It is also worth noting that HOUSE was Kane Hodder’s first job as stunt coordinator on a film. While there weren’t many big stunts to pull off, Kane did set up the scene where William Katt is dangling from a seaside cliff during the film’s climax. He also briefly portrayed a corpse when Roger hilariously attempts to dispose of the witch’s (not quite) dead body in his backyard. (Yes, that is in fact Kane Hodder beneath the cocoon of garbage bags that William Katt viciously beats with a shovel!)
HOUSE is a fantastic Horror-Comedy that uses cartoonish terrors to tell the story of a mentally-scarred vet that is literally being haunted by his past, and it totally works! While the horror elements are rather tame for an R-rated feature (making this a good “starter fright flick” for younger viewers), the movie hits all the right notes when it comes to generating laughs. It is a great little genre-blending film, and I’m happy to see that it has garnered such a devoted cult following over the years.
HOUSE injects some much-needed life into the (some might say stale) haunted house sub-genre, and delivers characters that you will love spending ninety minutes with. This production brought together one of the best creative teams that the ’80s would ever see, resulting in a film that is highly imaginative, smartly written, and full of heart. I absolutely love HOUSE, and I can’t help but give it an enthusiastic recommendation. If you somehow haven’t seen it yet, then get to it Vault Dwellers, because I’m giving this Horror classic a rating of:
Notes: I’m reviewing each disc in Arrow Video’s HOUSE: THE COLLECTION separately, so the rating below strictly reflects my thoughts on the Blu-ray/DVD combo for HOUSE. That being said, Arrow’s limited edition boxed set easily earns a “five rad” rating from yours truly! The box that the films are housed in is surprisingly sturdy and aesthetically pleasing, and it comes with a 148-page book called THE HOUSE COMPANION. Written by Simon Barber, this miniature tome dissects each film and includes cool artwork and stills!
Additionally, word has it that all four films in this collection are region free, despite what is stated on the packaging. I haven’t confirmed this yet myself, so take that info with a grain of salt before buying this set! (If you can find it that is. Last I knew it was out of print!)
Packaging: HOUSE comes in a standard Blu-ray amaray case that holds both the DVD and Blu-ray disc. The cover is reversible, so if you don’t dig the new artwork by Justin Osbourn, you can flip it over to showcase the original poster art.
Audio & Video: Arrow’s HOUSE disc offers up three audio options including DTS-HD Master Audio 5.1, LPCM Stereo 2.0, and LPCM Mono (for purists). I watched the film with its 5.1 mix and was completely happy with it. Dialogue, sound effects, and (particularly) Manfredini’s score all sounded perfectly clear as they emanated from my speakers.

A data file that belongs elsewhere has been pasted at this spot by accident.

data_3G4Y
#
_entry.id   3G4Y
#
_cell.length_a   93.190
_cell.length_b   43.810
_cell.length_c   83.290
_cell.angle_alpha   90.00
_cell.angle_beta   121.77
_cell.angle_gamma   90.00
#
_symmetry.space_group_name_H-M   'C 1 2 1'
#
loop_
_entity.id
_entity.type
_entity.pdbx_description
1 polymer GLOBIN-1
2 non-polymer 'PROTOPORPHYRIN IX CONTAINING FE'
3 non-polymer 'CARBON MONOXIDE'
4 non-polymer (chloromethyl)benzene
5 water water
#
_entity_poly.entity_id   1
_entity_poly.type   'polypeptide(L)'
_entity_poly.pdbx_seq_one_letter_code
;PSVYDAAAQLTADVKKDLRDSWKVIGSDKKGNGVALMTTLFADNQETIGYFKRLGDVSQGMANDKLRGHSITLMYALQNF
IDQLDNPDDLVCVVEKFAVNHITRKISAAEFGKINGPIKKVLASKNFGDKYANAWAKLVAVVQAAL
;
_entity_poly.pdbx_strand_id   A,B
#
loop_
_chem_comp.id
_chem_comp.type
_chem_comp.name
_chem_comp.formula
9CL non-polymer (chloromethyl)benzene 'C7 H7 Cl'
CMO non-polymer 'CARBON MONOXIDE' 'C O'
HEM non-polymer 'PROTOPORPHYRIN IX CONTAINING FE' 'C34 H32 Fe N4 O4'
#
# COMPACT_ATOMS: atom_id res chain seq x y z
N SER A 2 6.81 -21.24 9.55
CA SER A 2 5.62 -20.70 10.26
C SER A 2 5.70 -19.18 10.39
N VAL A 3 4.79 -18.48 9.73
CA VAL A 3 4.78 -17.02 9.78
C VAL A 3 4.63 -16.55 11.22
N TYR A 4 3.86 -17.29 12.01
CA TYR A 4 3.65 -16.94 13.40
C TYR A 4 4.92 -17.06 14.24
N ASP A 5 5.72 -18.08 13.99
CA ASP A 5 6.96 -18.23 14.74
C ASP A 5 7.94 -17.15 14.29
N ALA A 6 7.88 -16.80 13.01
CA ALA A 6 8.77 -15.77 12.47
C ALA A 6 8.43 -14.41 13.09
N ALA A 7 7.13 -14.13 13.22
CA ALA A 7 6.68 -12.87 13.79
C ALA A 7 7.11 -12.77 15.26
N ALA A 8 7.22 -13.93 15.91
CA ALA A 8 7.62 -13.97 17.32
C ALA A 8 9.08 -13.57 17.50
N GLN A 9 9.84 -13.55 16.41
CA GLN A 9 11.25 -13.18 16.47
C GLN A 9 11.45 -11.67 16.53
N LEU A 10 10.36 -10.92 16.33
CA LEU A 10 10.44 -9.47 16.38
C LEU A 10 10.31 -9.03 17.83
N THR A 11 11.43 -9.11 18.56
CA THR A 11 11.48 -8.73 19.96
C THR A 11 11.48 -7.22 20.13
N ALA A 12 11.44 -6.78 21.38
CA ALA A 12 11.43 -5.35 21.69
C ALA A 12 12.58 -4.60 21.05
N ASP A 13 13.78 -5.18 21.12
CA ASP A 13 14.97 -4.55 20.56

HOUSE is presented in its original 1.85:1 aspect ratio in a newly created 2K transfer made from original film elements. Suffice it to say, unless someone does a 4K scan from a better print (if one even exists), there’s most likely no way anyone can top the picture quality of this release.
I’ve watched HOUSE on VHS and DVD, and I’ve even seen a rare (and pristine) 35mm print of it, but none of those come close to this! The film looks so clean and bright, and I have honestly never seen HOUSE look this good! Kudos to Arrow Video for their stellar work on this transfer!
Extras: There are a plethora of special features on this disc Vault Dwellers, and I can’t even begin to tell you how much I learned about the making of HOUSE! The all new Ding Dong, You’re Dead! The Making of House documentary is the highlight of this Arrow release! It covers the entirety of HOUSE’s history, including its origins, production, and critical reception.
Richard Moll is noticeably absent from the interviews, but just about everyone else involved is here: William Katt, Kay Lenz (who is looking a bit rough these days), Fred Dekker, Steve Miner, Sean Cunningham, and many more discuss their contributions to the film, and dish out some cool stories and trivia. (I never knew that the entire interior of the house was a set! I always assumed it was all filmed on location!) The documentary also contains a touching tribute to the late James Cummins.
Also included are a variety of teasers and trailers, a still gallery, and a vintage featurette entitled “The Making of: House.” Running at twenty-four minutes, this short TV program shows some cool behind-the-scenes footage from several key scenes in the film, as well as on-set interviews with cast and crew. It’s a welcome addition, and is definitely something I would have went nuts over if I saw it on TV as a kid!
The disc also contains a feature-length audio commentary with director Steve Miner, producer Sean S. Cunningham, screenwriter Ethan Wiley, and star William Katt. As far as commentaries, this one is very middle of the road with some interesting insights, and a few fun anecdotes being shared by the HOUSE alumni. Though they run out of a steam during the second half of the film, it is still worth listening to.
Finally, the disc contains the first draft of the screenplay, as well as Fred Dekker’s original story that provided the template for Ethan Wiley’s script. I have yet to peruse these myself, but I plan on doing so in the near feature so I can compare them to the final product.
Final Verdict: With its reversible cover art, numerous extras, and the best audio and video transfer currently available, this is the definitive release fans have been waiting for! HOUSE is not available on its own in the Blu-ray format (you’ll have to spring for the double feature if you want a copy). But based on its own merits, this Blu-ray/DVD combo pack is definitely worthy of: